As I suggest in my Camping Survival Tips, take all the unknowns out of the equation. Imagine getting to your campsite and finding that your multi-tool kit doesn’t have the right key to turn on the stove. Or that your new GPS unit needed to be charged before use. Or waking up and finding that your backup power supply for your cell phone froze during the night. Now consider how much more serious these setbacks would be if you were on your own in the wilderness.
4. Inform your family or friends where you are going.
It’s not just about your safety. It’s about the peace of mind of your entire family and social circle. Yes, it sounds romantic and exciting to be “off the grid” or “dark” for a few days, but imagine being on the other side of the equation, wondering if a friend or family member you haven’t heard from is OK. If nothing else, just post it on social media.
5. Make and carry a separate survival go-to kit
Different hikes and different types of trips (desert vs. mountain, overnight vs. day, off trail vs. on trail) may require different equipment, but there is some gear that you will need to survive in any environment should things go wrong, so why not make tip #2 easier have it ready at all times so you can pack it without having to think about it These items include:
- First aid kit
- Water purifier
- Extra batteries
- Fire weapon
- Survival knife
- Thermal blanket
Pro Tip: If you get creative, there are wonders which you can do with just duct tape, zip ties and WD-40.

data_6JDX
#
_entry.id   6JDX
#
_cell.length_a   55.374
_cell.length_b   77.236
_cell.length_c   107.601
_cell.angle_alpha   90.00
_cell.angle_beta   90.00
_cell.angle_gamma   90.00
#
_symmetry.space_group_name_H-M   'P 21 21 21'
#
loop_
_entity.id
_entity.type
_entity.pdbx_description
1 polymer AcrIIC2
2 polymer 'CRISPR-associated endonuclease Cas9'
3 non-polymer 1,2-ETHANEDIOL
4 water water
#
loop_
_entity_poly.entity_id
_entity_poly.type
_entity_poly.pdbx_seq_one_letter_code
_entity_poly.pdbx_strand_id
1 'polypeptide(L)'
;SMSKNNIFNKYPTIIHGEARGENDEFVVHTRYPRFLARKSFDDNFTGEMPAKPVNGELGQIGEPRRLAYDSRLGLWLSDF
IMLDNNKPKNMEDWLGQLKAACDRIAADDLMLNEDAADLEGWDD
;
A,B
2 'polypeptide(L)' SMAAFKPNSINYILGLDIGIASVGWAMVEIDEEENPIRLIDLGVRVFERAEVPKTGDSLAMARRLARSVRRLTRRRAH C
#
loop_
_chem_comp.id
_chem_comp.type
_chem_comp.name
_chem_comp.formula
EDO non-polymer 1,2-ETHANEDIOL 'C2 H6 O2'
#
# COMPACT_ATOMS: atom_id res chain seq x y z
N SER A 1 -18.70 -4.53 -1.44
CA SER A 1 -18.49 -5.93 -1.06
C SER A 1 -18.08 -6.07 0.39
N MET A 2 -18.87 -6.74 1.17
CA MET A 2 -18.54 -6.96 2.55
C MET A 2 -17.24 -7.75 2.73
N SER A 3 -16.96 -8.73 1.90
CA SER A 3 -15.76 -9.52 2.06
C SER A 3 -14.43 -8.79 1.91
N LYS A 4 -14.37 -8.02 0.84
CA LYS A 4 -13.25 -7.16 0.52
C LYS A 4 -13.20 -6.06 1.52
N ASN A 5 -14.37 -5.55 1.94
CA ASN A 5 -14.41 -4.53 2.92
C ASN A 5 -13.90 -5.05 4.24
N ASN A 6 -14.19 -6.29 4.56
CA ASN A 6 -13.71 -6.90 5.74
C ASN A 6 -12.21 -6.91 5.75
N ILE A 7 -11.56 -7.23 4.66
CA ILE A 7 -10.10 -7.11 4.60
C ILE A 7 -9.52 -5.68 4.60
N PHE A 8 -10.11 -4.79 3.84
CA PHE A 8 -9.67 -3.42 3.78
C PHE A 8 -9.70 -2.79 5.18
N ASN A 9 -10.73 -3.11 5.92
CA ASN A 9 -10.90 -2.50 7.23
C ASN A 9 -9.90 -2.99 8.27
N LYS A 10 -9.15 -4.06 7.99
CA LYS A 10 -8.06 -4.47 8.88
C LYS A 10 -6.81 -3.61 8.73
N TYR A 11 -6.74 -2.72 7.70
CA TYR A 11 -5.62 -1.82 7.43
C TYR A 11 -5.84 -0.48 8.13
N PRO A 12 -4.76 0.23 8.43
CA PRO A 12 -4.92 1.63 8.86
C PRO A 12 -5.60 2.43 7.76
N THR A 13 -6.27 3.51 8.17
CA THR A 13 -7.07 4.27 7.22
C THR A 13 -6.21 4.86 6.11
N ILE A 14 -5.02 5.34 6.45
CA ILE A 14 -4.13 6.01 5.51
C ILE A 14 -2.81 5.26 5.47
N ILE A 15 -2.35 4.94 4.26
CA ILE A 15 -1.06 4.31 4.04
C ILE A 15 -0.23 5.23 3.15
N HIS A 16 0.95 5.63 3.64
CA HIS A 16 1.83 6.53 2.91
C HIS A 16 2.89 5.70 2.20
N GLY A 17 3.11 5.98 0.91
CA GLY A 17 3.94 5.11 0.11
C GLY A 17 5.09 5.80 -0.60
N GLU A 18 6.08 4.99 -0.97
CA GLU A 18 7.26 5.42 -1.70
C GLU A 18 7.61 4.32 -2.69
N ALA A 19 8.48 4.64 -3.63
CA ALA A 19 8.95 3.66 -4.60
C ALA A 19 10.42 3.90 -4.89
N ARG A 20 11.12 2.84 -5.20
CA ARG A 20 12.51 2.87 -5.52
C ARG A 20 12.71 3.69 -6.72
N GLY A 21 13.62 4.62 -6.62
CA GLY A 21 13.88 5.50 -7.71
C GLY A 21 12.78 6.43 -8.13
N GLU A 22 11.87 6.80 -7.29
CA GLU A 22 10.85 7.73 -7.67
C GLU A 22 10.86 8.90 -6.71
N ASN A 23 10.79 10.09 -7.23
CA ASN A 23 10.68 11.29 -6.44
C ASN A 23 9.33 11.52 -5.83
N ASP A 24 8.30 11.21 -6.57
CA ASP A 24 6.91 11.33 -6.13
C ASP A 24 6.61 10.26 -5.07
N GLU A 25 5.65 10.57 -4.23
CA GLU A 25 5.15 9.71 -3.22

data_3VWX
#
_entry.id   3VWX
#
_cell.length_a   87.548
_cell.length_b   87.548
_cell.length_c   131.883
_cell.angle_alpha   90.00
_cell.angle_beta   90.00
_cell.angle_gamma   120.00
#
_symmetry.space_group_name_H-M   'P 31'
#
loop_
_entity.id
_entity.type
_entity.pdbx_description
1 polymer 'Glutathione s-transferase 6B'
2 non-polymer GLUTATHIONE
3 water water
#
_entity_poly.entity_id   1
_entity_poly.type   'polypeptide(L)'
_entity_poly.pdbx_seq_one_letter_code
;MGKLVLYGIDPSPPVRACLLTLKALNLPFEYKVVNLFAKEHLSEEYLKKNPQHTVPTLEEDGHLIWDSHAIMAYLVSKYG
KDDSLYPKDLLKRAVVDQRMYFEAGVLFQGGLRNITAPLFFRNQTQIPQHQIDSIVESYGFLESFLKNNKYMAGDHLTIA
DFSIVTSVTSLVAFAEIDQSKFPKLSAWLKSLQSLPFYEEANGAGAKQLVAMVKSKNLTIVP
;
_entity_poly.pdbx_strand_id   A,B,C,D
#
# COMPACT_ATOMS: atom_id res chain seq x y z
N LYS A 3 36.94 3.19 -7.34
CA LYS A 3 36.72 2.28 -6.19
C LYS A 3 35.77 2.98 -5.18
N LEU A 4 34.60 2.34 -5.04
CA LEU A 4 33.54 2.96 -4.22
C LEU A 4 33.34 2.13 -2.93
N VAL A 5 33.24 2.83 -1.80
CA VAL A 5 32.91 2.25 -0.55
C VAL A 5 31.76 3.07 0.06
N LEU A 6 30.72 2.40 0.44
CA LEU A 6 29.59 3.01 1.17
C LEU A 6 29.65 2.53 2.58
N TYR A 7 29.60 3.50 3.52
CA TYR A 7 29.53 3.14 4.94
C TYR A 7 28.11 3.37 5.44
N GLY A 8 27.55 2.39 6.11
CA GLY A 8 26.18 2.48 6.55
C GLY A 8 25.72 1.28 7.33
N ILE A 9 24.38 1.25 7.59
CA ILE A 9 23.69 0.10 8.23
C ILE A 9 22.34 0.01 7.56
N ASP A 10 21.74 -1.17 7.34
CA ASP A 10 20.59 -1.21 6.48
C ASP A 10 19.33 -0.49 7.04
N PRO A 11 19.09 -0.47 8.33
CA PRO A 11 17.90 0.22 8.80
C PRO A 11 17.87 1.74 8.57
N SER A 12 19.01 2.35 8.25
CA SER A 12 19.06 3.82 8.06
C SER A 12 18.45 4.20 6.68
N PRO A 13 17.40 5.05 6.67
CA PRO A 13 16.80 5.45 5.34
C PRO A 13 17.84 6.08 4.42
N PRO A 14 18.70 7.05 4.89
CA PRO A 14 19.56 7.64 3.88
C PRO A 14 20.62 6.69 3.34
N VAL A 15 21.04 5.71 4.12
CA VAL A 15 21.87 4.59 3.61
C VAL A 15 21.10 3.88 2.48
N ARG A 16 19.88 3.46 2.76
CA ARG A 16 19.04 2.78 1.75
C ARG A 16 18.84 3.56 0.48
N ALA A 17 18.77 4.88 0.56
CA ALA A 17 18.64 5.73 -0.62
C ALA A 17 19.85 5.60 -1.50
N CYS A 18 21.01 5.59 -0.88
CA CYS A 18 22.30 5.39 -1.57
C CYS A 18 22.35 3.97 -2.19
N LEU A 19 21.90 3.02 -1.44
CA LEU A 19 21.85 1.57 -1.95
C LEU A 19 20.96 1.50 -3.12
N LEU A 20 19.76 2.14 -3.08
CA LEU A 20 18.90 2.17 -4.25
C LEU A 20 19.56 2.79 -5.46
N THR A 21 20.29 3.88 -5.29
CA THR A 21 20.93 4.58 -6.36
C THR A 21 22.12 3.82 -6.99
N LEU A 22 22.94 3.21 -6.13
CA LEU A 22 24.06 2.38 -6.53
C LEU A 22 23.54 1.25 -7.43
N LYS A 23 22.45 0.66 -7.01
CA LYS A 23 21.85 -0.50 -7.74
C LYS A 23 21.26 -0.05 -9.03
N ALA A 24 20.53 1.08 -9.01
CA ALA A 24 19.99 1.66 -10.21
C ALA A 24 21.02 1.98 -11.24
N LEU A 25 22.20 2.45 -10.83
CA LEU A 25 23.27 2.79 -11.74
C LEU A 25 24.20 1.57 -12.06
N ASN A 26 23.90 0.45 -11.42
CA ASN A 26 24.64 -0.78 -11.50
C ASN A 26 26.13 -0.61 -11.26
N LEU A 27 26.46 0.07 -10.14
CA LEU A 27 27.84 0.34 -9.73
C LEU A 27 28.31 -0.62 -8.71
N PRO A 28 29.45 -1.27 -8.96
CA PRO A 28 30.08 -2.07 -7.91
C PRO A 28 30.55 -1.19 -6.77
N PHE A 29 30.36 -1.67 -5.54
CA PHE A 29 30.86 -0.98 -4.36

Here are some video links for the reference.
6. Trust your instincts
If you are receptive to them, there are signs which make you feel something is not normal, such as awkward behavior of people or animals around you. This might take you some time to get used to but our internal system works well. Last summer I saw some tourists taking group selfie over an old wooden bridge/ramp. For some reason, I didn’t cross them and alter my route. And guess what, a few minutes later bridge collapsed due to overload. Luckily no one got seriously injured.
I couldn’t point exactly to what seemed amiss, but somehow it didn’t feel the way it is supposed to be. You might call it your “sixth sense” or even your “Spidey sense” – whatever name you give it, when you feel a little uncomfortable moving forward, trust your guts and keep your guard up all the time, even if you are just a short distance from the summit.
7. Be prepared for the worst-case scenarios
In “127 Hours”, the protagonist’s arm was pinned by a rock that fell at the exact moment he happened to be walking under it. (He also obviously didn’t read #4 and hadn’t let anyone know where he was going). As they say, mother nature always bats last. Knowledge is power: with all of the information available online, educate yourself about the ways that even experienced hikers can get into trouble and how you can avoid them. This article details twelve of the most common ways to die in the wilderness, including drowning – a cause of death not usually associated with hiking.
Another way of looking at it: There is no way to stop an earthquake, but by stockpiling non-perishable items, water and batteries, you can be better off when it happens. Things to consider to help prepare for a worst-case scenario: knowing the agency responsible for the area where you were hiking; being aware of your cell phone coverage (if you have none, knowing where the last place you had it was); owning and knowing how to use an SOS signal or personal locator beacon.
“Becoming fearless isn’t the point.
It’s learning how to control your fear,
And how to be free from it…” (Unknown)
Ryan from Passionate Outdoor
Categories: Guest posts